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Monday, March 2, 2009

The AIG Black Hole

The markets are tanking again and it all has to do with the news that AIG has gone back to the Treasury's trough for more bailout money. While much of the blogosphere is bemoaning the thought of this never ending cycle of bailing out the incompetent, a better question ought to be why they still need money after taking so much from the government. With today's extension of $30 billion, the government has now given to AIG in excess of $200 billion. So, the question must be asked why they still need more. How bad are things at AIG? Of course, we don't know this because businesses aren't required for any public disclosure as part of any bailout participation. To try and put it into perspective, we must try and understand what got AIG into this mess, credit default swaps.

A credit default swap (CDS) is a credit derivative contract between two counter parties. The buyer makes periodic payments (premium leg) to the seller, and in return receives a payoff (protection or default leg) if an underlying financial instrument defaults.[1]CDS contracts have been compared with insurance, because the buyer pays a premium and, in return, receives a sum of money if one of the specified events occur.

Credit default swaps are sort of like insurance against default on a financial vehicle, namely now mortgage backed securities, however it is very important to uderstand that in fact it is NOT insurance. There are several important differences between the two however here is the most important.

The buyer of a CDS does not need to own the underlying security or other form of credit exposure; in fact the buyer does not even have to suffer a loss from the default event


In other words, if you are holding onto a bunch of mortgage backed securities, you may want to buy some credit default swaps to insure yourself against loss. Yet, you don't have to own any to buy a credit default swap. A credit default swap is a bet for or against the defaulting on any particular asset, in this case again mortgage backed securities.

Why is AIG going under? That's because they made some really bad bets. They don't merely owe some that wanted to hedge against their own MBS, but rather, they owe everyone. For every one Dollar of MBS, there could be one, two, ten, or even one hundred Dollars of credit default swaps. How many bad contracts is AIG holding onto? Of course, no one knows except for the obvious answer which is a lot.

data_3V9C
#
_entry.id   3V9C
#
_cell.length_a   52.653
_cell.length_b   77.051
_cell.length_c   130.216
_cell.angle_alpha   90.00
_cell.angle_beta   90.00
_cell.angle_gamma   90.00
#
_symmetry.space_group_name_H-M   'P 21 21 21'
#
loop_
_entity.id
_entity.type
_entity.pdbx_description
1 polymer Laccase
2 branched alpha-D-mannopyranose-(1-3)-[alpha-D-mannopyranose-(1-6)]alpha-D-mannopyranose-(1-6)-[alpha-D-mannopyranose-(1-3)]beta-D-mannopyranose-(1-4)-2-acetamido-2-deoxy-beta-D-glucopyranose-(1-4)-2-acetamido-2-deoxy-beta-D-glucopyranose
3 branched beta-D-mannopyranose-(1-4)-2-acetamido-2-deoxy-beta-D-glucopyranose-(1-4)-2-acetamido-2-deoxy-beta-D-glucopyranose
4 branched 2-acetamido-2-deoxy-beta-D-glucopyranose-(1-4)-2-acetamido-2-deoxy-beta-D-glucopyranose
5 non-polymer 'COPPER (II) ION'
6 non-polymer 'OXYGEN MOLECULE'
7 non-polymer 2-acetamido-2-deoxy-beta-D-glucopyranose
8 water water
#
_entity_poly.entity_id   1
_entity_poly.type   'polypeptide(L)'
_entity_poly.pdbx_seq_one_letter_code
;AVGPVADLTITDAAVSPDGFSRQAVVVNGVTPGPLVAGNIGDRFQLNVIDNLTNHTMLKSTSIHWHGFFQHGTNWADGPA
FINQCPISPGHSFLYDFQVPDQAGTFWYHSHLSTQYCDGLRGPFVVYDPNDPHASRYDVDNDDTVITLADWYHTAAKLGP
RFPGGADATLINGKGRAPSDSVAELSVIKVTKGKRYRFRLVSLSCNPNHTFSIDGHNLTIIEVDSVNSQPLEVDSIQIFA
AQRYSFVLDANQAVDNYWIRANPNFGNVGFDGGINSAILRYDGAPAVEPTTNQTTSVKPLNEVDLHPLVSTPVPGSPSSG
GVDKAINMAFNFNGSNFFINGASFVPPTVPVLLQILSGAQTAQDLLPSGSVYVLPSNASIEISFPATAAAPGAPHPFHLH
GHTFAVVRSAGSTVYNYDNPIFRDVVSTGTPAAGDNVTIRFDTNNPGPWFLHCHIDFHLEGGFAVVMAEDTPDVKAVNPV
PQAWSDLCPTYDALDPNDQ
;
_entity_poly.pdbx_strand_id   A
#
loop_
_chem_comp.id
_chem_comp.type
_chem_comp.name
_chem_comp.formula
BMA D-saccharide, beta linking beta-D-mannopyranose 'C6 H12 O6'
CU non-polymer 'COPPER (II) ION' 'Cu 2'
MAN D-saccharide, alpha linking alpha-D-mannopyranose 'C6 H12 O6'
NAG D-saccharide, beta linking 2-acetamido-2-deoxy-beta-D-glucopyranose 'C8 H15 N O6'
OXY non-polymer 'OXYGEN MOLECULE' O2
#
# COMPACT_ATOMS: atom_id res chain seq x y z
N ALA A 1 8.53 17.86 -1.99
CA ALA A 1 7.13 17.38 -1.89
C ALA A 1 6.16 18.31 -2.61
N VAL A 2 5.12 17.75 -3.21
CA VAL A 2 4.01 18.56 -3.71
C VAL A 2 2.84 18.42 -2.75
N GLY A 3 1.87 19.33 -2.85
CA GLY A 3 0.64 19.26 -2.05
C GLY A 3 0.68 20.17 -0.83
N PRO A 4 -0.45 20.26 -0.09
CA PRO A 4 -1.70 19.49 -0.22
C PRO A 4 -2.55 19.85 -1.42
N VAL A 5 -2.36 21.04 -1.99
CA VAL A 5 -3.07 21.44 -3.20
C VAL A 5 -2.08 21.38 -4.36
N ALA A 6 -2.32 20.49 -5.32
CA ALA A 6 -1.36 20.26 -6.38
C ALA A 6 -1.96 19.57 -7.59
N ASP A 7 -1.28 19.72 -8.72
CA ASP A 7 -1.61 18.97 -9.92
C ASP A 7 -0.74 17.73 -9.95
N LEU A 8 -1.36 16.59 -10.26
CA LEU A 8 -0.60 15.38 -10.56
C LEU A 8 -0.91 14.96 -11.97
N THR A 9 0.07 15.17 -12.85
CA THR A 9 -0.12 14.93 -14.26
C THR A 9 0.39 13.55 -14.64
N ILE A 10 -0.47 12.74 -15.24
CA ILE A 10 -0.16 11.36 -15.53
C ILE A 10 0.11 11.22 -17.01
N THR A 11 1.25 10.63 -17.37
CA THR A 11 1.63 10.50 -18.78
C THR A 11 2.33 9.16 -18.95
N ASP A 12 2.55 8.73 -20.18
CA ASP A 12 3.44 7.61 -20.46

What is clear is that the kind of money that it would take to save them is enormous. It is like in the trillions. Worse than that, as the mortgage market continues to weaken, they will hold onto more and more bad contracts. In other words, their situation will go from bad to worse with no end in sight.

As such, what should be clear to everyone, mostly those in charge, is that giving them $30, $40, and $50 billion at a time is a total waste of money. This company probably needs us to add at least one of not two zeros to our bailouts. Of course, there is another layer of problems. AIG is deemed too big to fail. That's why they are getting so much in bailout money. One of the main reasons that they are too big to fail is that they owe so much to so many that if they failed that might start a domino among its creditors that are debtors to others. Though, of course, no one knows for sure because we can't see their books.

The thought of course is that not only would bankruptcy cause irreperable damage to the company, but it would cripple its creditors. That's why the government continues to bailout AIG. Yet, before another penny is given, they must open up their books entirely so everyone can see just how bad it is. This black hole must stop.

2 comments:

Anonymous said...

You're right. Considering all the leverage involved, its entirely possible that AIG could have lost more money than there is on Earth right now.

Anonymous said...

Here is an excellent description

http://www.financialsense.com/fsu/editorials/amerman/2008/0917.html